Sunday’s Washington Post features an article that will break your heart. Written by Eli Saslow, it’s a brilliant piece of journalism titled “After Newtown shooting, mourning parents enter into the lonely quiet.” The article focuses on one family, Mark and Jackie Barden, whose 7-year old son, Daniel, was murdered in the Newtown massacre. Part of it focuses on the devastating grief they cope with every day. The other part is about their anti-gun activism, and how they stoically soldier on with it, despite their deep frustration and disappointment with a profoundly dysfunctional political system that gives no quarter to reasonable restrictions on guns, in spite of overwhelming popular support.

Here’s an excerpt, which details some of the activist work the Bardens have done:

The Bardens had already tried to change America’s gun laws by studying the Second Amendment and meeting with President Obama in the Oval Office. They had spoken at tea party rallies, posed for People magazine and grieved on TV with Katie Couric. They had taken advice from a public relations firm, learning to say “magazine limits” and not “magazine bans,” to say “gun responsibility” and never “gun control.” When none of that worked, they had walked the halls of Congress with a bag of 200 glossy pictures and beseeched lawmakers to look at their son: his auburn hair curling at the ears, his front teeth sacrificed to a soccer collision, his arms wrapped around Ninja Cat, the stuffed animal that had traveled with him everywhere, including into the hearse and underground.

Here’s one of the piece’s many wrenching moments, as the Bardens, in a restaurant, watch the birthday celebration of a little boy they know, who was one of their son’s classmates:

But instead they sat at the table and watched as the waiter brought the boy a gigantic waffle covered in powdered sugar, berries and whipped cream. They watched as the waiter stuck a candle into the center of that waffle, and as the mother sang “Happy Birthday” and took a picture with her phone. They watched as the boy swept his fingers through the whipped cream, smearing it across his mouth and face while his mother laughed. “You’re so silly,” she said.

This boy, who had ended up in the other first-grade class at Sandy Hook Elementary.

This boy, who had hidden in the other bathroom.

Saslow’s unshowy empathy and writerly eye for arresting detail make this story a journalistic masterpiece. I’ve often wondered how people who have suffered such horrific, senseless losses just get through the day. My own family suffered a tragic loss when my beloved 7-year old niece, Allison Geier, died suddenly in 2007. Allison died in her sleep, of a freak illness. As you might imagine, it was the worst tragedy that had ever happened to our family, and the anguish of Allison’s parents, sister, and brother was nearly unbearable. My brother’s family survived it, but they are not, and will never be, the same. There’s a deep sadness there that wasn’t there before, and that never totally goes away for long. And there’s a hole in all of our hearts where Allison used to be.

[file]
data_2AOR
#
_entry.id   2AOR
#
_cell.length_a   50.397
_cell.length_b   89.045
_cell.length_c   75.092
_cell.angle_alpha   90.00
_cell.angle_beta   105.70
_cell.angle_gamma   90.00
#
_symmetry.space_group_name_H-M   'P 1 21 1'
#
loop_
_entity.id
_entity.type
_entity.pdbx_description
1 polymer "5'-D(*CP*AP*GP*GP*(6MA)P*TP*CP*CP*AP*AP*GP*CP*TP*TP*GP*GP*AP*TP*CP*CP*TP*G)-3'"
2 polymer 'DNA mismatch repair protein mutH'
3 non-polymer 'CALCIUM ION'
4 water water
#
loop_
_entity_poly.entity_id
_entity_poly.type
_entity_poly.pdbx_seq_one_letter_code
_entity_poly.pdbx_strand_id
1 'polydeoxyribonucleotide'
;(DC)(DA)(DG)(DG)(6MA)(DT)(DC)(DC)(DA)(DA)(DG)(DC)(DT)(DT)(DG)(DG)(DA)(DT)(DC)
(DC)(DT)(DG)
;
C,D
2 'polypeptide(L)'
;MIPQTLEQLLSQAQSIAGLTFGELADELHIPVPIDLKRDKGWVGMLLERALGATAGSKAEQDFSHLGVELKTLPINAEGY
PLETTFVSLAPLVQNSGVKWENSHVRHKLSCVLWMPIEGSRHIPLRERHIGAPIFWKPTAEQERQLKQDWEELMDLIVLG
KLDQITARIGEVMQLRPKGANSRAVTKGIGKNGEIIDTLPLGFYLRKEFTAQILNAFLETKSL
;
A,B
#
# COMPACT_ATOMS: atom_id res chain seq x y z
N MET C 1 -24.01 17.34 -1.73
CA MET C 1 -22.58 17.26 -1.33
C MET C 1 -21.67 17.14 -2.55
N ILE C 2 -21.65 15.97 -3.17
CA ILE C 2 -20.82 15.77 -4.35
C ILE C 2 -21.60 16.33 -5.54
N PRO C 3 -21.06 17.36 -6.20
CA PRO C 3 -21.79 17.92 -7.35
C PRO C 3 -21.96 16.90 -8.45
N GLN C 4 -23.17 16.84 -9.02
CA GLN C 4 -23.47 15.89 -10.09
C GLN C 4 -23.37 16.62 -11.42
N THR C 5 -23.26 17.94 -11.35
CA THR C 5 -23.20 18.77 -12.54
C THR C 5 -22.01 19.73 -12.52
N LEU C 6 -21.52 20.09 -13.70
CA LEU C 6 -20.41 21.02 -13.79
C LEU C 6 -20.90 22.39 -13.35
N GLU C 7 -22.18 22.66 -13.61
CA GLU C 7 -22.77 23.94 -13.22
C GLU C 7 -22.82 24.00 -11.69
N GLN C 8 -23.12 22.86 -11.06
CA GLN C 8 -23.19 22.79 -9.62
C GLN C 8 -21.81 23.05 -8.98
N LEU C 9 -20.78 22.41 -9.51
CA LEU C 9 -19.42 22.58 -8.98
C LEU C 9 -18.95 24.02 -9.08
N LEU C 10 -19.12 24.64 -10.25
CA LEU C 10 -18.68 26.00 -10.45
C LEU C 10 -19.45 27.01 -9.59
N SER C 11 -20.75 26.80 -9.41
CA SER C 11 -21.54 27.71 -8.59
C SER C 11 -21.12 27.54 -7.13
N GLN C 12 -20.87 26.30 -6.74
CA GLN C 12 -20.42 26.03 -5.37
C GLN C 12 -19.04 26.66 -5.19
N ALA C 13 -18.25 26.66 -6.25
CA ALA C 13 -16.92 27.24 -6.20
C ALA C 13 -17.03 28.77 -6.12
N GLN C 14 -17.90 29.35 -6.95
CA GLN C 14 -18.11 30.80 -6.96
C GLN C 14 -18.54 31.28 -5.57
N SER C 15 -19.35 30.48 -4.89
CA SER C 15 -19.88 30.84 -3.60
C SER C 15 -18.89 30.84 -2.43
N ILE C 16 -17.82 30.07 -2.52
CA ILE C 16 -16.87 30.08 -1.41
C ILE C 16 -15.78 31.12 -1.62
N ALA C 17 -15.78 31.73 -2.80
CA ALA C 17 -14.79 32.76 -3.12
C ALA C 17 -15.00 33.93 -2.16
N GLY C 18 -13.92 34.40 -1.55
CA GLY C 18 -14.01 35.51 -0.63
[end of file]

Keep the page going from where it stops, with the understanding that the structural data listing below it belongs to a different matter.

I can’t imagine how they would have coped if Allison had died, not because of a tragic and unavoidable illness, but because some monster had murdered her in cold blood. In cases like that, how do the victims’ families live without being consumed by rage, bitterness, and madness? If you are extraordinarily decent and public-spirited people like the Bardens, one of the things you do is to make the difficult decision not to give in to your baser instincts, but to channel your grief into productive activity that might help create a better world.

If you’re the Bardens, you travel, you lobby lawmakers, you make speeches, you bite your tongue countless times, you graciously endure endless “tributes” to your loved one that, as often as not, are more painful than healing. And then, when your cause comes up for a vote — you lose! Or at least, thus far, the entire nation has lost, where changing gun policy is concerned. But there’s reason believe that with changing demographics, the tide will eventually turn on that one.

Anyway, definitely go read the piece, and have a box of Kleenex handy. It’s good to see that the Washington Post can be useful for something other than Wonkblog, for a change.

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Kathleen Geier is a writer and public policy researcher who lives in Chicago. She blogs at Inequality Matters. Find her on Twitter: @Kathy_Gee